Патент USA US2107403код для вставки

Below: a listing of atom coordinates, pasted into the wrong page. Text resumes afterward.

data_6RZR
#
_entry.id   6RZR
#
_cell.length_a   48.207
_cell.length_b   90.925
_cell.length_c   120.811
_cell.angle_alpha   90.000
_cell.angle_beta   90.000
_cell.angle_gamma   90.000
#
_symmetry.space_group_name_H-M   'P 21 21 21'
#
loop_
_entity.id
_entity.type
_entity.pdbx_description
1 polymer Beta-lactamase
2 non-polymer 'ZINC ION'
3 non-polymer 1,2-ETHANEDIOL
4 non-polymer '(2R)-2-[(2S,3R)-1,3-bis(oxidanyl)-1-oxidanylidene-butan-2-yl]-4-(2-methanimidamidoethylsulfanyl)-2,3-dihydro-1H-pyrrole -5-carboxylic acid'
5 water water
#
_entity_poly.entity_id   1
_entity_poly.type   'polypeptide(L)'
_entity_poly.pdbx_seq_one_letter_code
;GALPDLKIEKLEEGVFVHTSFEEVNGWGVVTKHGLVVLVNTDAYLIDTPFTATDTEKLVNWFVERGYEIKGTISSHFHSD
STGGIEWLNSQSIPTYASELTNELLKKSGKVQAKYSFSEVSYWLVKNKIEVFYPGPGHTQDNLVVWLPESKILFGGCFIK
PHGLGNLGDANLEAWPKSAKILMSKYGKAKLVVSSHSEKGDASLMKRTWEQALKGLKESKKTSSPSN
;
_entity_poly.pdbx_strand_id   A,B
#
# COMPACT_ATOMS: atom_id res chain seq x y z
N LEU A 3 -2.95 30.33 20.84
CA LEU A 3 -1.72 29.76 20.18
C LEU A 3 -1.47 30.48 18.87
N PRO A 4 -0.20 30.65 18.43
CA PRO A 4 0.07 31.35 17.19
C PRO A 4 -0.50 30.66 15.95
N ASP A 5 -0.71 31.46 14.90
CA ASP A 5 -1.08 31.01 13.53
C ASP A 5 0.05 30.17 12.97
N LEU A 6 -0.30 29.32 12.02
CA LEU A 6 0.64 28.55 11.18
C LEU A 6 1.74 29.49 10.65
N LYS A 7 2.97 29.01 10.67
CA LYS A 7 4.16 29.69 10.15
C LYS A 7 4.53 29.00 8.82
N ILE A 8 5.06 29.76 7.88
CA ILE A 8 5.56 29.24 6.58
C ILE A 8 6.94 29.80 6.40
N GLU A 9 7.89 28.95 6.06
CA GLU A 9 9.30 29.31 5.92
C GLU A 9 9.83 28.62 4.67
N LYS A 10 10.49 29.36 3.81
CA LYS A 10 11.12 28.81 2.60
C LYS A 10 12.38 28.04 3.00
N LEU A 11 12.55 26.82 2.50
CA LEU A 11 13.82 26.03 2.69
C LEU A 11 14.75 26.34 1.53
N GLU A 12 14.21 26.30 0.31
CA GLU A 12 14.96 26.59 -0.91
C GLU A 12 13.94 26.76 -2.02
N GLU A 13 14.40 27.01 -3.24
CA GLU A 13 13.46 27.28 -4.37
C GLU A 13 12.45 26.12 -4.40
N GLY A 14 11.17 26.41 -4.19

Feb. 8, 1938. A. J. WEATHERHEAD, JR - '2,107,403 y BRAKE CYLINDER ASSEMBLY AND METHOD OF MAKING SAME Filed Jan. 15, 1935 MINI/0 INE! - 2 sneets-sheet 1' Feb. 8, -1938. A. J. wyaATHERl-IEAD,l JR V2,107,403 BRAKE, CYLINDER ASSEMBLY AND METHOD OF MAKING SAME Filed Jan. l5, 1955 l 2 _Sheets-Sheet 2 (Ittvrnegs' 2,107,403 Patented Feb. 8, 1938 UNITED STATES PATIENTy OFFICE _ 2,101,403 BRAKE CYLINDER ASSEMBLY AND ME'rnoD OF MAKING SAME . Albert J. Weatherhead, Jr., Cleveland, Ohio, as signor to The Weatherhead Company, Cleve land, Ohio, a corporation of Ohio Application January 15, 1935, Serial No. 1,908 12 Claims. (Cl. 253-1521) sembly, parts of the mechanism being shown in This invention relates to hydraulicbrake cylin section; Figure 2 is a section through my brake der assemblies and methods >of making the same, and more particularly to the assembly of the wheel cylinders and supporting and ñuid con cylinder assembly taken on the line 2_2,4 Figure l;- Figure 3 is a side elevation of my cylinder re QI 5 ducting parts for conventional hydraulic vehicle _ moved from the brake; Figure 4 illustrates the members forming the cylinders of the device brakes. It has heretofore been the general practice to shown in Figure 1 before assembly; Figure 5 il make the wheel cylinders and associated parts lustrates the ñuid conducting saddle which is adapted to be secured to the-cylinders; and Fig from,a single iron casting. 'I'his method of man ure 6 illustrates a step in the assembly of the 10l ufacture resulted in heavy cylinders and the var 10 ious manufacturing operations requires a great parts illustrated in Figures 3, 4 and 5. Brieñy, I attain the objects of my invention deal of machine work with consequent high cost. Furthermore, the castings must be of especially and produce brake cylindersv having important high quality to have the low porosity required to advantages over any heretofore known, by form ing the cylinders themselves from short pieces of 15 withstand the high operating pressures without seamless tubing or from drawn cups, and by se leakage. 'I'he difficulty of the machining opera tions has been recently increased by reason of curing the iiuid conducting and cylinder sup the fact that in some types of modern hydraulic porting parts to the cylinder preferably by cop are employed, thus requiring separate boring, per brazing. In the preferred form of my inven tion. as illustrated in the drawings, -two different connection which is ñuid tight throughout sub stantially the entirearea of contact between the tight connection is'made between the arcuate seat of the saddle and the cylinder throughout inder assembly wherein the various parts making assemble the various parts before the requiredA brakes,'coaxial cylinders of - different diam'eters / reaming and-‘grinding operations for4 each cylin- ` diametersïare employed and I form the cylinders » from tubing or cups of different diameters tele der. It is among the objects of my invention to. scoped together,- lwhile the supporting and attach ing means may be formed of bar stock. It is to provide a light and strong hydraulic brake cylin be understood, however, that cylinders of uni der assembly which may be manufactured eco 25 form diameter may be employed, and that the nomically with a minimum of machining opera tions. It is also an object of my invention to supporting and attaching' means may be made by ’ ~ provide a method of manufacturing such cylinder different methods. >In applying my cylinders to hydraulic brakes ' assemblies. Another object of my invention is of conventional design, I preferably make the 30 30 to provide a cylinder assembly wherein the ñuid fluid conducting and attaching means in the form connecting and supportingmembers are formed of a saddle having an arcuate seat secured to separately from the cylinder or cylinders and se cured to the cylinder or cylinders by means of a the outer surface of the brake cylinder. A ñuid supporting member and the cylinders". Another ` substantially the entire area of contact, prefer- . object of my invention is' to provide. a brake cyl- ì ably by means of copper brazing. I prefer to ‘up the assembly can be `expeditiously and eco nomically 'manufactured and assembled, Aand wherein a minimum of machining operations is required. Another object of my invention is to providev a cylinder having a smooth.I internal working surface particularly adapted for use with steel pistons.- Another object is to provideA a method of making such a Working surface.V _ Further objects and advantages of my inven tion will become apparent from Ithe following de scription of a preferred form thereof, reference being made‘to the accompanying drawings. The essential characteristics are summarized in the' 50 passageways are drilled, and thereafter drill and tap the necessary ñuid connections. It is'to be understood. however,`that the steps hereinafter ' described maybe varied and the design ofthe various parts may alsol be changed for diiïerent » adaptations of mycylinder assembly tol diiîerent typesv of brakes. ¿ ' In order to provide asmooth working surface in the interior of the cylinders, -I preferablycoat the interior of the cylinders with copper before assembly. The subsequent brazing operation, ~which is carried out in afurnace having a re ducing atmosphere, results in the production of a thinV ñlm of copper iron alloy on the interior In the drawings, Figure 1 is a fragmentary - surfaces of the cylinders which needs only to be side elevation -of a hydraulic brake of the con- , burnished to produce an excellent bearing sur face for the pistons. The copper alloy surface is 55, 55 ventional type embodying my :brake cylinder as ‘ claims: 2 2,107,403 particularly desirable when the cylinder is to be used in conjunction with steel pistons. ' sisting the operation of assembling the pistons and rubber cups Within the cylinders, while the Referring in detail to the drawings, in Figures flared outer surface provides a means of retain 1 and 2, I have illustrated an adaptation of my ing the rubber dust caps 38 and 39. ‘ invention to a type of hydraulic brake now in wide The saddle member 21 may be formed by cut use. 'I‘he brake which is of conventional construc ting oil’ bar stock drawn to have substantially tion may have brake shoes I 0 and Illa pivoted the cross sectional shape illustrated in Figure 4 at their lower ends to anchor pins (not shown) « and having an arcuate surface 38 adapted to en which are in turn secured to a backing plate I2 gage the outer surface of the larger cylinder I5 10 suitably mounted on the wheel axle. 'I'he >brake and a portion4 39 which is subsequently ma 10 shoes may be swung outwardly into engagement chined to cylindrical form and threaded to form with the brake drum by means of fluid pressure the projection 26 and the shoulder 29. within the communicating cylinders I4 and I5 To assemble the various parts into a strong and acting on pistons I6 and I1. To prevent unitary assembly, I preferably coat each of the 15 leakage of the fluid, the pistons are provided parts with a thin coating of copper, either by with the usual rubber cups I8 and I9, and the electroplating or by dipping or spraying with a pistons actuate the brake shoes through sult lacquer solution containing copper> powder in > able connecting rods 20 and 2|. Upon release of suspension. Thereafter the cylinders I4 and I5 the iluid pressure, the shoes are moved out of are telescoped together to the required amount 20 engagement with the drum by retractor springs and the saddle member 21 placed in contact with 20 22 the outer surface oi' the cylinder I5. Preferably, The brake cylinders are supported on the back the assembly is supported as shown in Figure 6 ing plate I2 by means of a nut 25 threaded on by means of a blockl 55 of carbon or other re the projection 26 of the saddle member 21 which fractory material which engages the supporting extends through the opening 33 in the backing saddle 21, on which the cylindrical members 25 plate, the shoulders 29 and fiat surfaces 30 be rest. The ends of the cylinders maybe addi ing drawn tightly against the backing plate. The saddle member 21 is preferably copper brazed to the outer surface of the cylinder I5 and is drilled tionally supported by smaller carbon blocks 56, if desired. 'I'he assembled parts‘are then placed in a furnace having'an atmosphere of and tapped through the projection 26 to provide ` hydrogen or other reducing gas, and heated to 30 a passageway 28 for fluid under pressure which a temperature of approximately 2150“ F. At this may be 'supplied through a hose and a suitable temperature, the copper in the coating of the connection fitting (not shown). At the top of various parts becomes iiuid, and in the reducing the cylinder, another opening 3| is drilled atmosphere of the furnace forms an alloy with through the saddle member and the walls of the underlying steel surface. The copper is the cylinder to provide a vent for removing all air drawn by capillary attraction into all of the . from the system. The passageway 3l may be spaces between the various parts and, as is .well 'closed by a suitable plug 32 which extends known in the art of copper brazing, results in a ' through the opening 34 in the backing plate and copper bond between the assembled parts which 40 assists ~in retaining the cylinder on the plate. is substantially as’strong asvthe parent metal It will be noted that cylinder _I5 has a larger itself. internal diameter than cylinder I4. In some The copper penetrates the pores of the steel, types Aof brakes, this ‘is done in order to equalize the wear on brake shoes III and Ina. In case the forming an alloy therewith, and thus the interior 45 normal forward rotation of the wheel to which surfaces of the cylinders are provided with a 45 the brake is attached is in the direction shown layer of copper and copper iron alloy, which by the arrow in Figure 1, the wrapping action of is especially smooth and forms an excellent bear the brake shoe Ill under ordinary circumstances ing surface for the pistons. Sufllcient copper is would rcause it to bear harder against the drum supplied to take up any inequalities between the I3 than the brake shoe Illa if the expanding for'ce arcuate surface 38 of the-` saddle member and ,_ on both shoes were equal. To counteract this the exterior surface of the cylinder I5, so that ' the-joint between the saddle member and‘ cylin tendency and equalize the wear and braking ef der is leak proof through substantially the en fort of the two shoes, the cylinder I5 which actu tire area, and'likewise a leakage proof joint- is ates the shoe Ila has a slightly larger cross sec tional area than the cylinder I4 so that `a greater _formed between the exterior of cylinder I4 and :1 Ll expanding force will be exerted on the shoe Illa, the interior of cylinder I 5. "I'hus by the sín gle brazing operation, the various parts of the thusseompensating for the self-energizing ef fect of the shoe III in the forward rotation of the assembly are strongly secured together, leak proof joints are formed'where needed, and an ex brake. In another type of brake the arrange ment is reversed in order to exert the greater cellent bearing surface is provided on the in 60 expanding force on the; forward shoe and thus. teriors of the cylinder. At high temperatures in the furnace,- the steel » reduce the pressure which must be applied to the pedal. 'I'he general design of the brake 'will not is apt to become somewhat soft and if not prop be discussed in detail herein, as the brake` per er__ly supported, might possibly be distorted by its 65 se As forms shown no particularly part of fthe in present Figures Invention. 4 and 5, the own weight. I have found, however,.that the diiliculties due to the Alikelihood of distortion are cylinders I4 and I6 and the saddle member 21 eliminated by supporting the assembled parts are all formed separately. The_cylinders I4 and I5 in the lm_anner illustrated in Figure 6. It will be may comprise short sections of seamless tubing noted -that by this method of supporting, the or preferably drawn cups having the closed ends tubular cylinders are supported throughout near 70 of the cups cut of! after the drawing operation. ly 180 degrees by the .heavier steel member, while The cylinders telescope together as indicated at further support is given by the double thiol: 35 in Figures 1` and 3,`and the ends of the cyl A ness òf metal in this zone. Likewise the flared inders are flared or bell mouthed slightly as at ends 36 and 31 of the cylinders give additional 75 36 and 31, the flare of the internal surface as strength and rigidity at these points, and as a 75 3 2,107,403 In the foregoing specification, I have described ' result no measurable distortion takes places dur a preferred form of my brake cylinder assembly ing the heating operation. As previously stated, I prefer to carry out the . and methods of makingI the same. Modifications drilling and tapping operations after assembly of in both the assembly and the method will be apparent to those skilled in the art. It is there fore to be understood that my patent is not and 3| in the saddle member and the openings in ' limited to the embodiment described herein or the depending portions 49 and bosses 50 of the ' in any manner other than by the appended claims supporting plate drilled and tapped. This mode when given -the range of equivalents to which my all ' of the parts. 'I'he assembled unit may be mounted in a suitable jig, and the passageways 29 of operation has important advantages, particu patent may be entitled. larly in connection with the openings 28 and il.` The passageway 3i must be drilled tangentially l through the wall of the cylinder l5 in order that all air may beA removed from the cylinders through the vent. Such a tangential drilling op eration on an ordinary tube requiresV a special support for the tool, whereas by carrying out the drilling operation after the assembly, the saddle 10 I claim: i. The combination of a tubular brake cylinder ' ' formed of sheet stock having open outwardly flared ends with a fluid conducting and anchoring member having a surface conforming to the side wall of the tubular member and bonded thereto with a permanent fluid tigl metallic bond» throughout substantially the w ole of the area of contact therebetween, and having a passageway member itself forms the necessary- support. Fur therein extending through the wall of said tubu 20 thermore, by drilling the passageways after as lar member within the said fluid tight bonded sembly, proper registration of the openings in the various parts is assured and the preliminary area between said members, and means asso steps of the assembly operation can be carried out ~ ciated with said fluid conducting and anchoring member for securing it to an external* support. more expeditiously. 2. The combination of a tubular brake cylinder The drawn cups which preferably comprise the cylinders I4 and I5 may be formed with great formed. of sheet stock having open outwardly accuracy so that the interior surface of the cyl~ ñared ends and a stepped mid-portion with a fluid connecting and anchoring member having inders can be finished Within the necessary toler ances merely by burnishing the interior copper an arcuate wall conforming with the side wall 30 of the tubular member and bonded thereto ad and copper alloy surfaces. The simple burnish ing operation producesy a smooth copper alloy jacent the stepped mid-portion thereof with ` surface and no further roaming or grinding is required. y It will be obvious to those skilled in the art that the various steps in the production of my cylinder assembly can be carried out in diñerent orders and in different manners. For example, the ma.. chining operations or part of them can-be carried out before the brazing operation. If desired, the a permanent fluid tight metallic bond throughout substantially the whole of the arcuate area of contact therebetween and having passageways therein extending through the wall of said tubu- ~ lar member within the `said fluid tight bonded area between said members, and means asso ciated with said last named member for securing it to an external support. 3. The method of> making a duid pressure 40 copper can be supplied by some copper pellets or brake cylinder which comprises telescoping two wires disposed adjacent the surfacesto be joined ,v tubular steel parts together, positioning a saddle ` together instead of by coating the entire surfaces like steel member over the outer of said tubular of the various parts. However, if the machining operations are carriedv out first,- care must be taken to see `that copper doesnot flow into the threads of the tap holes, for it is very dii'licuit to retap the holes after copper hasbeen deposited in the threads. It is perfectly satisfactory, how ever, to first drill the holes, then carry out the brazing operation, and thereafter tap the threads parts where the tubular parts overlap, copper brazing the three parts together to form a fluid 45~ tight connection throughout the areas of contact and thereafter forming passageways through said member and tubular parts in the zone of the copper brazed joints therebetween. ' 4. A method of making a i'luid pressure brake 50 cylinder of a steel cylindrical tubular part and in the holes'. While I prefer to coat the interior a steel anchoring and connecting part having a ofthe cylinders with copper as well as the ex surface adapted substantially-tocoincide with a terior, because the interior provides an excellent Wall of the tubular part, which comprises copper fbearing surface while the exterior surface pro brazing said part to said member, supplying suffi vides a corrosive resisting surface, nevertheless» cient copper. in the brazing operation to cause at the copper coatings can befomitted, without de least part of the interior surface of said part to parting from the teachings of my invention. 'From' the foregoing description, it will be seen that because of the'great strength of the welded joints and their leak proof qualities, I have pro duced .an extremely strong brake cylinder assem-l bly. My cylinder assembly is light as comparedA . be coated with copper, forming ñuid passageways through said member into said- part'within the area~of copperv brazed connection therebetween, (ii) andv finishing the’interior copper surface of the tubular part to form a smooth working wall for . a piston‘to be operated therein. 5. A method of making* fluid pressure brake with presenttypes of assemblies because of the , _greater strength of _ the materials employed as cylinders which includes the steps of shaping the open end of a‘ferrous cylinder to provide a periph eral overhanging cap retaining portion, forming sembly operations and 'machining can be carried a ferrous iiuid conducting part having- an arcuate out~expeditiously-and economically.:` My method surface adapted to conform to the outer surface of said cylinder, supporting said fluid conducting produces cylinders having excellent interior sur ~ faces for engagement with the pistons which op- _ 'part on a refractory support and supporting said . erate therein, and a cylinder assembly made ac'--. cylinder on .the arcuate surface of said fluid con _cording to my invention may be adapted to vari " ducting part, supplying non-ferrous bonding ous types of brakes; as well as other uses wherein metaltothe area of contact of said part and said cylinder and heating the assembled parts to a 75 iluld pressures are involved. compared Lto- cast,irqn. Y Bycmy method, many machining opërationsï‘areieliminatedl and the as Cl 2,107,403 temperature suillcient to form an alloy bond be tweensaid part and said cylinder, the arcuate sur face of said fluid conducting part supporting said cylinder to assist in preventing the deformation of said cylinder during the heating thereof. 6. A method of making fluid pressure brake cylinders comprising forming a ferrous cylinder having an open end, flaring the open end portion of the cylinder, forming a ferrous fluid connec 11 tion member, assembling the member and the cylinder, supplying copper to the contiguous sur faces of the member and the cylinder, and there after heating the assembly to a sufllciently high temperature to cause the formationof an alloy bond between the member and the cylinder, the flared end of the cylinder assisting in preventing the deformation of said cylinder during the heat ing thereof. - 7. That method of making a fluid pressure brake cylinder which comprises forming a pair of tubular steel cylinders of different diameters, telescoping said cylinders together throughouta portion of their length, forming a fluid inlet mem ber with an arcuate surface adapted to engage an i.. LA exterior cylindrical surface of the larger of said two cylinders and thereafter securing said two cyl inders and said fluid inlet member together. 8. That method of making a iluid pressure brake cylinder which comprises forming a pair of bond arranged between said members and means associated with said fluid conducting and anchor ing member for securing the same to an external support. l0. The combination of a tubular ferrous metal cylinder having an open end provided with a peripheral overhanging dust cap retaining .ilange and a' stepped mid portion with a fluid connecting and anchoring member having an arcuate wall conforming to the> side wall of the tubular mem ber and bonded thereto adjacent a stepped mid portion thereof with a permanent fluid tight metallic bond throughout substantially the whole of the arcuate area of contact therebetween and having passageways therein extending through the ywall of said tubular member within the said fluid tight bonded area between said members, and means associated with said last named member for securing the same' to an external support. 11. A method of making a -fluid pressure brake cylinder of an apertured steel cylindrical tubu lar part and an apertured steel anchoring and con necting part having a surface adapted substan tially» to coincide with a wall of the tubular part which comprises copper brazing said part to said member with the apertures of said part and said member in alignment to form- a brake fluid conduit, supplying sufllcient copper in the brazing operation to cause at least a part of the interior tubular steel cylinders of different diameters, telescoping said cylinders together throughout a surface of said part to be coated with copper, and finishing the interior copper surface of the tubu portion of their lengths, forming a fluid inlet mem -lar part to form a smooth working wall for a’pis ber with an arcuate surface adapted to engage an ton to be operated therein. exterior cylindrical surface of the larger of saidV 12. That method of making fluid~ pressure brake two cylinders and thereafter securing said twocylinders and said fluid inlet member together by a single copper brazing operation. ' 9. The combination o_f a tubular brake cyl inder formed of sheet metal vstock having the open 40 end thereof provided with a peripheral over hanging cap retaining flange, a fluid conducting and anchoring member having a surface conform ing to 'the side wall of the tubular member and bonded thereat with a permanent fluid tight> :s Li metallic bond throughout substantially the whole of the area of contact therebetween and having a passageway therein extending through the wall of said tubular member within the said fluid tight cylinders which comprises forming a cylindrical blank of steel stock, shaping a ferrous supporting fluid inlet block to embrace and intimately con-A tact said blank, temporarily securing said block and blank in assembled relation and applying a quantity of copper to said assembly sumcient to copper braze the parts'in assembled relation and form a copper alloy lining for said blank, there after heating the assembly to copper braze the parts together and form said lining and burnishlng and polishing the copper ,alloy lining of the cy lindrical blank. ~ ALBERT J . WEATHERHEAD, JR.